Mel+Sue: Call in to vote for your favourite contestant. Here are the bakers and the numbers you need to call.

Ad break.

Mel+Sue: The votes are in. The person leaving the tent is……………..(long pause for tension building purposes)…… Simon. See u next week.

End Titles.


There hasn’t been a GBBO scandal like this since Deborah stole Howard’s custard and #BinGate. The icing on the cake (lol) is that now there are rumours flying around that Mary and Paul won’t return to the show. WHEN WILL THIS MADNESS END. I know it’s just a baking show. But for many of us it’s the best thing about bleak September, especially after the crumby year this country has had (sorry). I desperately knead to squeeze in some more baking puns, it’s the yeast I could do (so sorry).

What do you think? Am I being overdramatic?*

(ans: yes.)

Hopefully see you soon!

Alex xoxo

UPDATE: minutes after posting this Sue and Mel have QUIT Bake Off. My heart really cannot cope with anything else. I’m going to go and comfort eat some jaffa cakes.

Olympicspiration

Dear Alex,

When we started this blog, I was excited for many reasons. It seemed like a cool idea, a chance to communicate with you when our lives today are so separate and also because I love writing.

Since I’ve been back from Spain – Almost two months ago! How did that happen? My life as a professional job searcher has resumed. I eat, sleep and breathe cover letter writing and CV-tweaking and with it my appetite for writing for fun has been lacking. There is nothing like job hunting to make you feel a little bit like your soul is dying. That will be the first and last dramatic comment, I swear.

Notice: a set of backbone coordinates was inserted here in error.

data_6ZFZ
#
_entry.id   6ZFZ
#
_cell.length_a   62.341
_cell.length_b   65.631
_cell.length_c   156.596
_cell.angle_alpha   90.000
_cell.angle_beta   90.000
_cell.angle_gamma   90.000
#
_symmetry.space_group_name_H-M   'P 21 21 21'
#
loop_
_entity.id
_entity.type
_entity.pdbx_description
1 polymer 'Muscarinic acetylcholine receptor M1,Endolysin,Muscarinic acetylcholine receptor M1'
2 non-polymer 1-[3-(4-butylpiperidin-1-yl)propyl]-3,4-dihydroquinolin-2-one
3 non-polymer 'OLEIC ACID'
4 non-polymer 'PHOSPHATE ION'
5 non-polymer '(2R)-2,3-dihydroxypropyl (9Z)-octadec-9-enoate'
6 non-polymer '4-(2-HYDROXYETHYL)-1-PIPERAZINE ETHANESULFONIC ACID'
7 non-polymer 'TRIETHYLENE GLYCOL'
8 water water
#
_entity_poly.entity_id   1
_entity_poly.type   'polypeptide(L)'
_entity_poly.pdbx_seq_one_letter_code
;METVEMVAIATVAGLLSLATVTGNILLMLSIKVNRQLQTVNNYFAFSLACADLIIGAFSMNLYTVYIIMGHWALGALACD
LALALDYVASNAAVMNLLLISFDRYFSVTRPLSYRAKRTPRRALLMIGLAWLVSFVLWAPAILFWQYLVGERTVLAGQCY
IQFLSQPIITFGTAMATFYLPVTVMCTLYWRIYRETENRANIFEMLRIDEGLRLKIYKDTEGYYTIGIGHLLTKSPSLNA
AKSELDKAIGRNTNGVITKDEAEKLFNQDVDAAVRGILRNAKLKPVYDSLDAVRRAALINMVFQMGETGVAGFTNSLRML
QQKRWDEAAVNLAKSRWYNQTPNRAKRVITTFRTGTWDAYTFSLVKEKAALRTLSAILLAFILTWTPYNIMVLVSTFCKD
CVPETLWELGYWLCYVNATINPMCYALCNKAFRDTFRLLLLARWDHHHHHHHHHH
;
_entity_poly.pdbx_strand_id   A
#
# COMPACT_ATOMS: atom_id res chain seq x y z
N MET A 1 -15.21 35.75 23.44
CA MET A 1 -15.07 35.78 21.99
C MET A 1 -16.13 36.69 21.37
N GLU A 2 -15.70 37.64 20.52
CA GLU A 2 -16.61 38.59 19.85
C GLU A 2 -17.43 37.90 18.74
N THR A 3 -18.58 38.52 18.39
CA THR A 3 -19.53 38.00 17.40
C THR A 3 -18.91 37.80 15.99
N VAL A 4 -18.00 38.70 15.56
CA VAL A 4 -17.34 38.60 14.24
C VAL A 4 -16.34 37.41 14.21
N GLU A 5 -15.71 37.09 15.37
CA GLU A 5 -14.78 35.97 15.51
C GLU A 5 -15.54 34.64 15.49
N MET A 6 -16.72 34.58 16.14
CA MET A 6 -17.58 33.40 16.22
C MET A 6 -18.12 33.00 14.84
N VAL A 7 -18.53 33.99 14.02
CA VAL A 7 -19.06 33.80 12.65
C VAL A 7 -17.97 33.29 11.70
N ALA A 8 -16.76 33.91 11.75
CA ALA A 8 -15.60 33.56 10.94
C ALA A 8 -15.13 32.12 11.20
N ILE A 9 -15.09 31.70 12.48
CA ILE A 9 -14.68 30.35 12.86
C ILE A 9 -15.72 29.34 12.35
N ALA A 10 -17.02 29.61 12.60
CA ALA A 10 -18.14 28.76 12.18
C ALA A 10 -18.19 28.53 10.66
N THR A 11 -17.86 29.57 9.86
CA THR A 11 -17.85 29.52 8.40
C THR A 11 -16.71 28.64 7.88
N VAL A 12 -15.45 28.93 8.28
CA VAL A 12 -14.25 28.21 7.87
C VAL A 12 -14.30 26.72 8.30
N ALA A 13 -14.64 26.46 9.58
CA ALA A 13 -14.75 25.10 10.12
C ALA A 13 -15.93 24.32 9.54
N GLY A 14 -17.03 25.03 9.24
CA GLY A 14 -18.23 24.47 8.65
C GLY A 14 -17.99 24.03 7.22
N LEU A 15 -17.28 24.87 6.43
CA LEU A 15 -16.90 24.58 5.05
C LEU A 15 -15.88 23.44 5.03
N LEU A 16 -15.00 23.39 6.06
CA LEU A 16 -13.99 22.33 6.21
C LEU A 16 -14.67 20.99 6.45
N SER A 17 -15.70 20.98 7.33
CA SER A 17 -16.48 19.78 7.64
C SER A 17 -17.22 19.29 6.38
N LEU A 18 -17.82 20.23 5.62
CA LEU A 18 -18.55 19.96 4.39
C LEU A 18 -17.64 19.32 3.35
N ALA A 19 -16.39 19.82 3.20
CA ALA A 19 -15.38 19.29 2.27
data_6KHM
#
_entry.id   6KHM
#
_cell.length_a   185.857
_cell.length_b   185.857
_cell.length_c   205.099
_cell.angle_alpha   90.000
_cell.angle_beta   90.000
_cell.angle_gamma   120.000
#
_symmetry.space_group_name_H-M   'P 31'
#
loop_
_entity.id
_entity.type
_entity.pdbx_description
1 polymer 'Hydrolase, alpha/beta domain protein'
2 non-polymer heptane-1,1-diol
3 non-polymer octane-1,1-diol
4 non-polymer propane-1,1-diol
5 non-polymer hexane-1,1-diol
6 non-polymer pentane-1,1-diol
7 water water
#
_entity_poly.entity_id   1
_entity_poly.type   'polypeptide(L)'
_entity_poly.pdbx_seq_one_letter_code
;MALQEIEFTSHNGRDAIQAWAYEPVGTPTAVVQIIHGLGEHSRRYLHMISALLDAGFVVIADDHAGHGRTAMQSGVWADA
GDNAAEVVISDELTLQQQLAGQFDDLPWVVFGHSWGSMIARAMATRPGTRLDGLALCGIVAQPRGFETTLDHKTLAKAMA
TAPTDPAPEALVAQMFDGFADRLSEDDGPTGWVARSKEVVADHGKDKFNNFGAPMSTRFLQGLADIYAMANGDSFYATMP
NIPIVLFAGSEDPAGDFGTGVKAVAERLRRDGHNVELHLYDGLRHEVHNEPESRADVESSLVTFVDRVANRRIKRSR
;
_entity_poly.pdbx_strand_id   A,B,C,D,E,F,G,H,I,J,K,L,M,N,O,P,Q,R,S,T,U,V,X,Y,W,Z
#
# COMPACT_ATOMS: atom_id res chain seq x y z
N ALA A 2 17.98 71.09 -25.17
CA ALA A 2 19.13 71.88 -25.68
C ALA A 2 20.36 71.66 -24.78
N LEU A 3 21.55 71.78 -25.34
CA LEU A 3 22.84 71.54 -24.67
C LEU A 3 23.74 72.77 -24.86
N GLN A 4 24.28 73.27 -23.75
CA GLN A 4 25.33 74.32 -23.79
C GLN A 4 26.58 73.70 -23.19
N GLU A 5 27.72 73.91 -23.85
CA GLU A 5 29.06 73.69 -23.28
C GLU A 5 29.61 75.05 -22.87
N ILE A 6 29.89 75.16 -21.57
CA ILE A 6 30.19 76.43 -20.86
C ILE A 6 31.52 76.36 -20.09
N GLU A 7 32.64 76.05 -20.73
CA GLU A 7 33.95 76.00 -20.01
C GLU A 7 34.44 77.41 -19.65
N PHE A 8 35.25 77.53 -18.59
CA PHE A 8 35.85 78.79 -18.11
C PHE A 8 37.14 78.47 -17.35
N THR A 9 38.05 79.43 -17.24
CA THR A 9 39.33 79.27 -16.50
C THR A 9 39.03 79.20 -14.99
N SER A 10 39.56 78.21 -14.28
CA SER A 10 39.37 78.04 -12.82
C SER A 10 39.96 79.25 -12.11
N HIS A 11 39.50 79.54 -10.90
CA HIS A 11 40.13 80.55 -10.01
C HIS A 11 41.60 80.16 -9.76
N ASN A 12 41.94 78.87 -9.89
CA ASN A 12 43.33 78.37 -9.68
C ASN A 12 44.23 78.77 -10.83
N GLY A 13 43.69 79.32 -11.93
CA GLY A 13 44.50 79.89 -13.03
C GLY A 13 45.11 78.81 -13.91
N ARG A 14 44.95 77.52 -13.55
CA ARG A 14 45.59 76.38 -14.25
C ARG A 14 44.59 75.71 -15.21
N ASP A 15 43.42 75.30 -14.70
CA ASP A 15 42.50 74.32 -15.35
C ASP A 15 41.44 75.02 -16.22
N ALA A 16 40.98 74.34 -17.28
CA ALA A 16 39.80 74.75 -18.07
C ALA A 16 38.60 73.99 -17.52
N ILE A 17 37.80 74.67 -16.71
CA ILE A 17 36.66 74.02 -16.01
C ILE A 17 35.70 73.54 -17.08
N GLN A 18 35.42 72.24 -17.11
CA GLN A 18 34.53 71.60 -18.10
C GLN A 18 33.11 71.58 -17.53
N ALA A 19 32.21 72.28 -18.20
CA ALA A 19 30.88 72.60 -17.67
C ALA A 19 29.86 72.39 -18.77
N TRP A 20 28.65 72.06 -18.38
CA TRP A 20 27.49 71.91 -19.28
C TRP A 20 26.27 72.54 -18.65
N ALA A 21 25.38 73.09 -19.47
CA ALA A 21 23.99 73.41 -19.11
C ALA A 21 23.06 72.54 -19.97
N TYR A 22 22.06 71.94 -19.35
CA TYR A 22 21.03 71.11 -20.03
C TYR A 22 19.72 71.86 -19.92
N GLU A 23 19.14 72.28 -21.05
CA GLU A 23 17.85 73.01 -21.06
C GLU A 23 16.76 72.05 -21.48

But hopefully that partly explains why I have been on an extreme blogging hiatus, and I do apologise for my absence. However, I have returned! Never to be gone for so long again (hopefully).

I fully intended to be back blogging a couple of weeks ago but a certain event that only comes around every four years has proven to be a major distraction. I love the Olympics. For all the debates about whether Rio de Janeiro should be allowed to host the games in the first place, nothing takes away from the sheer excellence that takes place wherever the games may be. I have loved every second of watching Michael Phelps, Adam Peaty, Helen Glover & Heather Stanning, The Brownlee brothers – athletes who are just so far and away the best in their field and worked immeasurably hard  to get there. Needless to say I will be gutted when the games end this weekend.

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My love for the Olympics is probably not a huge surprise to you, given that my love of sport was anything but concealed when we lived together. However, seeing people give everything for the prestige of being the best in the world and a medal around their necks is infinitely inspirational to me at a time when I feel I need a bit of inspiration. Don’t get me wrong; the amount of teenagers winning Olympic Medals before they’ve even finished school is amazing to me, and slightly depressing at the same time. I could barely make a decision for myself at sixteen, and these ones are winning Olympic medals. But the Olympics are proof that working hard pays off, a truth that sometimes feels like a big conspiracy and once, every now and again, it’s nice to be reminded of the fact that its not.